A series of blogs by Karen Renshaw on improving site search:
- How to get started on improving Site Search Relevancy
- A suggested approach to running a Site Search Tuning Workshop
- Auditing your site search performance
- Developing ongoing search tuning processes
- Measuring search relevance scores
In my last blog I talked about getting started on improving site search relevancy, including the idea of running a two-day initial workshop. In this blog I cover more detail around what the workshop looks like in terms of structure.
Your reason for improving on site search could be driven by migration to a new platform or a need to improve ‘business as usual’ performance. As such, the exact structure should be tailored to you. It’s also worth remembering that whilst the workshop is the starting point, to get the most from it you will need to spend time in advance to gather all the relevant information you’ll need.
Objectives : Spend 30 mins at the start of the day to ensure that that the objectives (for workshop and overall project) are communicated and agreed across the entire project team.
Review the current search set up
It might seem wasteful to spend time reviewing your current set up – especially if you are moving to a new search platform – but ensuring everyone understands what and why you have the set up you have today is essential when designing future state.
It’s useful to break this session further into a Technical Set Up and Business Process. This helps to uncover if there are:
- Particular search cases that you have developed workarounds for and which you need to protect revenue for – your intent will be to remove these workarounds but do you need to be aware they exist
- Changes to your content model or content systems that you need to take into consideration
- Technical constraints that you had in the past that are now gone
Ensuring a common level of understanding helps as the project moves forward.
Review current performance
Ensuring that the team knows how search queries are currently performing again increases buy in and engagement and provides a benchmark against which changes can be measured.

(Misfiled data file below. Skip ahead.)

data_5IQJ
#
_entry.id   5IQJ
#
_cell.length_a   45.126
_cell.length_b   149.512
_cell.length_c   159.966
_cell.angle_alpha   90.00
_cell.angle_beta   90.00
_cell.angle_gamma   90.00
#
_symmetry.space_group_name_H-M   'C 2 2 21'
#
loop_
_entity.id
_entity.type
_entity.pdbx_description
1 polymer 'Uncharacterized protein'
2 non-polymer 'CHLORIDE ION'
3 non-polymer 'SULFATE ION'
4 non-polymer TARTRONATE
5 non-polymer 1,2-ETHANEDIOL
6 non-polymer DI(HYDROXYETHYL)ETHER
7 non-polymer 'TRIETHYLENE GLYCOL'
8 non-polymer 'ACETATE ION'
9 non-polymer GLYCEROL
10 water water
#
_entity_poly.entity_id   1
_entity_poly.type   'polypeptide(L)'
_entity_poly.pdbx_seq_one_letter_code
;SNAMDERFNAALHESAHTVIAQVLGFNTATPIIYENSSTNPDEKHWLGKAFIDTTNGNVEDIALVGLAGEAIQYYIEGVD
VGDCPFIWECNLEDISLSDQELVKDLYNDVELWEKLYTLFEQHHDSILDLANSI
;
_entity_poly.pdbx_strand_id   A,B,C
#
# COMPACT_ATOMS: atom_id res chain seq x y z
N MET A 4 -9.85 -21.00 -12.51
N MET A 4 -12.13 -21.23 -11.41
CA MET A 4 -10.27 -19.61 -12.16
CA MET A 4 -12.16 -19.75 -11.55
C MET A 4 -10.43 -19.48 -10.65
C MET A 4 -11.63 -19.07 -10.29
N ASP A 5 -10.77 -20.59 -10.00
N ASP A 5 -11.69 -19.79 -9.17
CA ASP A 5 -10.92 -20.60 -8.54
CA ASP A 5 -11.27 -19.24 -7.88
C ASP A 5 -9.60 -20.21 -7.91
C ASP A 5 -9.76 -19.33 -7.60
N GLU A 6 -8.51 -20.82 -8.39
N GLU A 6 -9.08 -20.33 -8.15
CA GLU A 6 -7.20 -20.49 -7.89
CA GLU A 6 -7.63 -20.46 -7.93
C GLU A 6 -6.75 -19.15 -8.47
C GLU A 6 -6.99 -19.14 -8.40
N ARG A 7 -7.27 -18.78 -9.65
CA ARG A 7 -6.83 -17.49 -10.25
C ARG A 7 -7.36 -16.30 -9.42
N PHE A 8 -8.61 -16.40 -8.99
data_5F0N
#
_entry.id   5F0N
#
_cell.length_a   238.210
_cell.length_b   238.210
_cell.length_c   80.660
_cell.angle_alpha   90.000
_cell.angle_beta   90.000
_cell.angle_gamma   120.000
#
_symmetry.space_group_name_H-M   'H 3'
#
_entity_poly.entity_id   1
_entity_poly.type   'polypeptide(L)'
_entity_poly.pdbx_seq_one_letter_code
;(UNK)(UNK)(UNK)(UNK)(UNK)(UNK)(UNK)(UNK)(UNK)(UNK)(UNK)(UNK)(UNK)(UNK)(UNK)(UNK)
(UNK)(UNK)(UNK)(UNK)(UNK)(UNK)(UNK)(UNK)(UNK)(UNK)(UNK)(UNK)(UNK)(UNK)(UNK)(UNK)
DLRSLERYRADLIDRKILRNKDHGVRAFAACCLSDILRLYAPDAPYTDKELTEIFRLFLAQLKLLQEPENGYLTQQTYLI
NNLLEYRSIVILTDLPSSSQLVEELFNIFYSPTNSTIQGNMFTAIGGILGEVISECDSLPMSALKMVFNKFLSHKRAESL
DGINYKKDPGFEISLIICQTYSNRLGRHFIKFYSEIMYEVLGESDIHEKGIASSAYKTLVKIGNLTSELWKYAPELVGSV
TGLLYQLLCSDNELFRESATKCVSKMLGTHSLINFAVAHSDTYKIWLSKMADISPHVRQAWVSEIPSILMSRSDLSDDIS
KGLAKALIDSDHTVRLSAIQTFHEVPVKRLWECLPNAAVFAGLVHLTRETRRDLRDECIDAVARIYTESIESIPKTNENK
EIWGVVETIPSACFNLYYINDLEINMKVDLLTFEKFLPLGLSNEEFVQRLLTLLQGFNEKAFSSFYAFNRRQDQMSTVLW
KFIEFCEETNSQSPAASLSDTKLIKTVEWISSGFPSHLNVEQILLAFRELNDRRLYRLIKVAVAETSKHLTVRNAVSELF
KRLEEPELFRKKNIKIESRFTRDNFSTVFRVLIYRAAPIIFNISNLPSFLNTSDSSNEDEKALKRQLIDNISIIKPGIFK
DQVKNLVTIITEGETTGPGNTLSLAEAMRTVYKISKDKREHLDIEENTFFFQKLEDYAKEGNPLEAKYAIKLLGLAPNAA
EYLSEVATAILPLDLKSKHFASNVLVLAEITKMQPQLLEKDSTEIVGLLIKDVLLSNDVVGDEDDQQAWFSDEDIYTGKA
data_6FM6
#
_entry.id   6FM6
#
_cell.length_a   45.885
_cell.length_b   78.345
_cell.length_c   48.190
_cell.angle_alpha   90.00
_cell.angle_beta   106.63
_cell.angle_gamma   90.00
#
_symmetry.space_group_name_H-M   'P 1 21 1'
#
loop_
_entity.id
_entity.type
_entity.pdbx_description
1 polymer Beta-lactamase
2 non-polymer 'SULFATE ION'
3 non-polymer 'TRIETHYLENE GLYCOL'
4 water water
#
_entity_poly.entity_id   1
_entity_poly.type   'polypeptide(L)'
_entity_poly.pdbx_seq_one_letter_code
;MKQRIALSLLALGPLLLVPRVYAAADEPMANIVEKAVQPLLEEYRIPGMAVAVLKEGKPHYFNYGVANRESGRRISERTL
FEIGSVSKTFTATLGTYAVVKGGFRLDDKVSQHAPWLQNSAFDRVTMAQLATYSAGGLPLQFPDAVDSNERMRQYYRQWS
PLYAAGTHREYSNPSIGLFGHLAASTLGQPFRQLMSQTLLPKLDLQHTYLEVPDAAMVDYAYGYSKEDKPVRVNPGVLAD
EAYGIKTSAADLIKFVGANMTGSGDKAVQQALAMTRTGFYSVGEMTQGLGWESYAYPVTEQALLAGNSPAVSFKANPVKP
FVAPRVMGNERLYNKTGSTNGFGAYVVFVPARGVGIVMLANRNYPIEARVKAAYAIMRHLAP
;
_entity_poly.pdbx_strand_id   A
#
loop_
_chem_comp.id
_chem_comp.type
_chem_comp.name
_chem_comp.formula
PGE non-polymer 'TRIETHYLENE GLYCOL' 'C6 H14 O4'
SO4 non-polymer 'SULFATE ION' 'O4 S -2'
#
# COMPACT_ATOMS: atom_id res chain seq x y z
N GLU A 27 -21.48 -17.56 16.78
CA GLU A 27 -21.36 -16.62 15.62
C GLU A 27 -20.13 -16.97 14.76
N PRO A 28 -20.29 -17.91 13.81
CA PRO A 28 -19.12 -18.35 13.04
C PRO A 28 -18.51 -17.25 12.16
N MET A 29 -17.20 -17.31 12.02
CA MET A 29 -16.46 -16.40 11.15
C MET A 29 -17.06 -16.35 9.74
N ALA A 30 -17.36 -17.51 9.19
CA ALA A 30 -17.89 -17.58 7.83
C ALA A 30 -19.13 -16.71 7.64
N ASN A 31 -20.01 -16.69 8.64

Your metrics will be dependent upon your business and what you currently measure (if you aren’t measuring anything – this would also be a good time to plan out what you should).
Classifying the types of search queries your customers are using is also important: do customers search predominately for single keywords, lengthy descriptors or part numbers? Whilst getting to this level of detail involves manual processes it not only provide a real insight into how your customers formulate queries but helps to avoid the ‘see-saw’ impact of focusing on fixes for some whilst unknowingly breaking others further down the tail.
Develop a search testing methodology
With the information to hand around current search set up and performance, now comes the fun part – figuring out the configuration set ups and tests you want to include as part of that new set up.
If you are migrating to a new platform, new approaches are possible, but if you’re working with existing technology there are opportunities to review and test current assumptions.
Search tuning is an iterative process: impacts of configuration changes are only understood once you start testing and determine if the results are as you expected, so build this into the plan from the start.
Dependent upon timescales and objectives you might chose to make wholescale changes immediately or you might decide to make a series of small changes to be able to test and measure each of them independently. Whichever option is best for you, measuring and tracking changes to your search relevancy scores are critical, tools such as Quepid make this possible (it’s also a great tool for building those collaborative working practices which are so important).
Whilst the focus is around improving search relevancy, excellent search experiences are achieved as a result of the holistic user experience, so remember to consider your UX strategy alongside your search relevancy strategy.
Alongside clearly defined objectives you should aim to end the workshop with clearly defined action plans. The level of detail you capture and maintain again depends on your needs but as a minimum you should have mapped out:
- Initial Configuration Tests
- Test Search Queries
- Test Team
- Ongoing project management (Stand Ups / Project Reviews)
In my next blog I’ll write in more detail about how to audit your current and future search performance.
Karen Renshaw is an independent On Site Search consultant and an associate of Flax. Karen was previously Head of On Site Search at RS Components, the world’s largest electronic component distributor.